Kevin Roth is a meteorologist, and for the most part, his résumé looks like you might imagine it: He has a master’s degree in meteorology, got his start at small-market television stations, and worked his way up to a more prominent perch in Dallas/Fort Worth — the fifth-largest media market in the country. But these days, his forecasts sound a little bit different.
“It’s not that it’s going to be storming or rainy or all that terrible, but we should see about a 15 mph sustained wind, with gusts up to 20,” he tells the audience before diverging from a typical weatherman’s shtick. “This is borderline. I’m more worried if the sustained winds are 20.”
He explains: “I’ve seen about a 10 percent drop in passing yards in similar-weather games. So it is not ideal, but we’re really only talking about a couple really deep throws or a couple really long field goals that are going to be impacted by the weather.” This is all about the Minnesota Vikings and the San Francisco 49ers; it’s not your typical weather forecast.
Despite his traditional background, Roth is currently the chief meteorologist for, a website serving the daily fantasy sports (DFS) community. On this particular day in early January, just before our phone conversation, Roth is sharing his at-the-moment forecast and analysis for the CBS Sports podcast Fantasy Football Today. The NFL’s divisional playoff games commence that weekend, and fantasy sports fanatics need to know the most current weather forecast in Green Bay, Wisconsin, San Francisco, Baltimore, and Kansas City, Missouri, where the weekend’s four games would be played.
If you’ve never heard of DFS, you’ve probably heard of DraftKings and FanDuel, its two main operators. Users draft fantasy teams to play in limited game “slates” (e.g., one week of NFL action, one night of MLB). In DFS, your teams are driven by granular details like player matchups, injuries, stadium, and certainly weather.
While he may be one of only a few working in this space, Roth isn’t alone in serving this community. The popularization of fantasy sports, the emergence of DFS, and the recent legalization of sports betting have ushered in a new era of sports fandom where individual player performance is just as exciting as watching your hometown team win. Beyond the companies that fuel the fantasy world — ESPN and Yahoo, DraftKings and FanDuel — a coterie of other entities, from niche analysis websites to merch stores to sports bars hosting live contests, have popped up to cater to fans and cash in on this growing market.
Though it is still an emerging industry, according to the American Gaming Association legal sports betting has already seen more than $17 billion in wagers and $1.2 billion in revenue — in just 14 states where sports betting is legal and data is available — since the Supreme Court reversed a decades-long federal ban in June 2018. But before sports betting got approval, DFS went through its own battle for legal recognition. Currently, some form of DFS is legal and operational in 43 states and the District of Columbia. Seven states — Arizona, Hawaii, Idaho, Montana, Nevada, and Washington — still consider DFS illegal sports gambling.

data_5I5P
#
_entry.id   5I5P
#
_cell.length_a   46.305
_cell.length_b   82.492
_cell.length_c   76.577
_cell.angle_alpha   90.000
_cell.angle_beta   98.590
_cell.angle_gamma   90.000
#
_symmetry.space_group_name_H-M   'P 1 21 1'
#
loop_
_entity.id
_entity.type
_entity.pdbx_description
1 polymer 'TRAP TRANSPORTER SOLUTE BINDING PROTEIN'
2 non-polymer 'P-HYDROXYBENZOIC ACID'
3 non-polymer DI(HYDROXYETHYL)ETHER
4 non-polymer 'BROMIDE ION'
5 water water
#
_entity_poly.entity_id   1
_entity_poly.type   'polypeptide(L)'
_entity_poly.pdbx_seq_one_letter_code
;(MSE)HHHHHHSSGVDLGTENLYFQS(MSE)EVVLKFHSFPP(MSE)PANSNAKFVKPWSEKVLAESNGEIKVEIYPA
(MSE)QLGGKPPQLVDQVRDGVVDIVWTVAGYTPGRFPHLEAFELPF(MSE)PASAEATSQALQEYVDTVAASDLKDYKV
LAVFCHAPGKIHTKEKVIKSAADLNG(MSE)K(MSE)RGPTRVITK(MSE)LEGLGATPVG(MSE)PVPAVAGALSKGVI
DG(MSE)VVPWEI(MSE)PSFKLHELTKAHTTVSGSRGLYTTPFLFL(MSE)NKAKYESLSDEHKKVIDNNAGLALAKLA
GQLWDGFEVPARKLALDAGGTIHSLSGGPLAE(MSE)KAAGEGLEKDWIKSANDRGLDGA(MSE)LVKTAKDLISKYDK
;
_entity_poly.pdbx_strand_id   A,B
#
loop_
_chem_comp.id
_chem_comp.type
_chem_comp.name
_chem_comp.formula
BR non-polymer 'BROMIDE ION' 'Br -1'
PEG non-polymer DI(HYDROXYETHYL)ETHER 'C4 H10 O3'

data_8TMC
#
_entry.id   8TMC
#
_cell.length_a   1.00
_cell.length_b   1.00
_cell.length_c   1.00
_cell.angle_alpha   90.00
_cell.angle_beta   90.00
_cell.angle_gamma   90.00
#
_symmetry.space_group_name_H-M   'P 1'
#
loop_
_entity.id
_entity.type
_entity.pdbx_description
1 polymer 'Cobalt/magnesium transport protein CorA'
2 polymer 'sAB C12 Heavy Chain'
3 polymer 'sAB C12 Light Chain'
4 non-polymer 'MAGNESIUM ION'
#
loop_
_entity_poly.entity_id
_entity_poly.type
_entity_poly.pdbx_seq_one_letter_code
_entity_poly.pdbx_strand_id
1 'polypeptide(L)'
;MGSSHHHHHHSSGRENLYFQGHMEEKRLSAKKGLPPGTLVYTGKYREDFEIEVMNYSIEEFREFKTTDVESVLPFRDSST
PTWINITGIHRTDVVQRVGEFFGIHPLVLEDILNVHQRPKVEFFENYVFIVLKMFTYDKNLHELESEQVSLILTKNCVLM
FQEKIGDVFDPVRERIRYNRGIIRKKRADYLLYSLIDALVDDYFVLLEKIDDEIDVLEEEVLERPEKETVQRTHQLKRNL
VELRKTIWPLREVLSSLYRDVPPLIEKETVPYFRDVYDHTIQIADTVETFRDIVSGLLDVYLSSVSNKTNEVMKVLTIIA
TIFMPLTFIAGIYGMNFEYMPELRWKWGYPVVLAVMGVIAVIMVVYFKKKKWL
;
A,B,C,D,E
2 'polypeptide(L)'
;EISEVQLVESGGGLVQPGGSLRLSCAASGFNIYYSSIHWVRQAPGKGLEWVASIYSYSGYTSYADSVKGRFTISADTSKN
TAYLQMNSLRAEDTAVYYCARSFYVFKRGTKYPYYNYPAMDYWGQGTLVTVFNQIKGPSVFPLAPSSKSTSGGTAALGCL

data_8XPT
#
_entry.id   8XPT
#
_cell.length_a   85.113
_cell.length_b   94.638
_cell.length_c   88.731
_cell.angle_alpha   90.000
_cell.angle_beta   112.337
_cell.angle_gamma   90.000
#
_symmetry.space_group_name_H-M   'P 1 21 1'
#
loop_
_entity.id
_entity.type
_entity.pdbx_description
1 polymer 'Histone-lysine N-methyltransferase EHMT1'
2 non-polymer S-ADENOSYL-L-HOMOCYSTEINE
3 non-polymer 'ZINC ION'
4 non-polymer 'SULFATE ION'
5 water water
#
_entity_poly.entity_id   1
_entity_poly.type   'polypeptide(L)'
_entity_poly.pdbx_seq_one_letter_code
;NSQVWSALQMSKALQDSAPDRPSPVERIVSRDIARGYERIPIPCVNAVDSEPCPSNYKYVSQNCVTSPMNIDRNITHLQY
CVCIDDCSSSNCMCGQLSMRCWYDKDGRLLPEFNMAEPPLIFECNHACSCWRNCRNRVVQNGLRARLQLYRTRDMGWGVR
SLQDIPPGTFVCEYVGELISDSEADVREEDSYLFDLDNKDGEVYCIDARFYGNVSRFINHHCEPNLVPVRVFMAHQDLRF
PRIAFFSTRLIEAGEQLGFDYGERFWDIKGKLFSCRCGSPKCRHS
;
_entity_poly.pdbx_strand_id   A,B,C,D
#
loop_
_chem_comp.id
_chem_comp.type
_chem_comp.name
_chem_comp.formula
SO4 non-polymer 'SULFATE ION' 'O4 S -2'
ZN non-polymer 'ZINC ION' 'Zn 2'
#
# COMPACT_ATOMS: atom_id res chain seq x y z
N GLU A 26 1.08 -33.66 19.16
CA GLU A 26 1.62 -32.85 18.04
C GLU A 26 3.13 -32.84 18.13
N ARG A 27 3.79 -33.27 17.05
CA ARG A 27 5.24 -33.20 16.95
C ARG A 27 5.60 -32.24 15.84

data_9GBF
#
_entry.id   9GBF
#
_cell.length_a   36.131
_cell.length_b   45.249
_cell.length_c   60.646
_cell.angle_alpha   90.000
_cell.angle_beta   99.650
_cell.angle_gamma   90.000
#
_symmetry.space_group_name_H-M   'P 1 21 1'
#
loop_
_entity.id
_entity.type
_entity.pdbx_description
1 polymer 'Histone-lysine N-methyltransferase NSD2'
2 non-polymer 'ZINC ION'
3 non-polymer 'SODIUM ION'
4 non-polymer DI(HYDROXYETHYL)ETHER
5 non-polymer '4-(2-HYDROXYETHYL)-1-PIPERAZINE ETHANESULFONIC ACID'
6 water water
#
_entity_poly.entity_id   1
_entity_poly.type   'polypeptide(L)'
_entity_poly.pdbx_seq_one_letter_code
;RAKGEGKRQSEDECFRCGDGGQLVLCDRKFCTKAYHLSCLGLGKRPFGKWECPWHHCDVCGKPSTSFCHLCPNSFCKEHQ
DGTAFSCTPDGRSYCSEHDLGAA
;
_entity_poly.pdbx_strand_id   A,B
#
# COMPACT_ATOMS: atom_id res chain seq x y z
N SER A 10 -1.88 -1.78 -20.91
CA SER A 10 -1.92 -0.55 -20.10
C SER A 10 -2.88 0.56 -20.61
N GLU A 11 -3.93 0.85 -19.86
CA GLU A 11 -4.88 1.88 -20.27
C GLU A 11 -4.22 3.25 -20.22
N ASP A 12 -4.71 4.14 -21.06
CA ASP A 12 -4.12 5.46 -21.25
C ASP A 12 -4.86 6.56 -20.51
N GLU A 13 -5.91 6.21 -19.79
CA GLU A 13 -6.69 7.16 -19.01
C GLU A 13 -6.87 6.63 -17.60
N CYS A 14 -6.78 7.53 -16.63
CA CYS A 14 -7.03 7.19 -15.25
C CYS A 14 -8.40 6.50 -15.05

After a high-profile battle with former New York Attorney General Eric Schneiderman over deceptive marketing practices, DraftKings and FanDuel settled, and New York soon after passed legislation to explicitly legalize it. In a December presentation to investors, DraftKings reported $213 million in revenue in 2019 with 60 percent of the market share, indicating the DFS industry brought in more than $350 million in revenue last year.
THE DFS INDUSTRY BROUGHT IN MORE THAN $350 MILLION IN REVENUE LAST YEAR
Before 2018, when the Court ruled that states possessed the authority to legalize sports betting, Nevada was the only state that offered it legally. Since then, 19 additional states and the District of Columbia have legalized sports betting, with sportsbooks either having started taking bets or planning to do so soon. ESPN report that 24 more states are “moving toward” legalization.
Despite being separate products, regulated separately, the user base for all three games — traditional fantasy, DFS, and sports betting — is similar. A 2018 Ipsos study, commissioned by the Fantasy Sports & Gaming Association, found that “79% of fantasy sports players who are not current sports wagerers say they will likely participate in sports betting once legalized in their state.” So it makes sense that many of the DFS operators have gotten into sports betting too. DraftKings and FanDuel both operate sportsbooks separate from their fantasy offerings.
“WE’RE NOT EVEN CLOSE TO A FULLY MATURE MARKET”
Dustin Gouker never thought sports betting legalization looked “particularly imminent” until it happened, but always saw DFS as a “placeholder” for sports betting. Legalization “might have happened either way, but I think everybody got a little more comfortable with it — no matter what you think of DFS, it’s a form of having money on the outcome of a game,” Gouker, head of content for LegalSportsReport and a network of related websites, tells me. That involves everyone from leagues and teams to media companies, politicians, lobbyists, and users. “I think there still would’ve been a pretty decent groundswell without it because I think there’s a pent-up demand for sports betting, but everyone got more comfortable with it a little bit more quickly because of daily fantasy.”
Gouker says he thinks the legal progress and economic growth in the past two years is “astounding,” but there’s a lot of room for the industry to grow, he says. “Even though we have all these states, we’re not even close to a fully mature market.”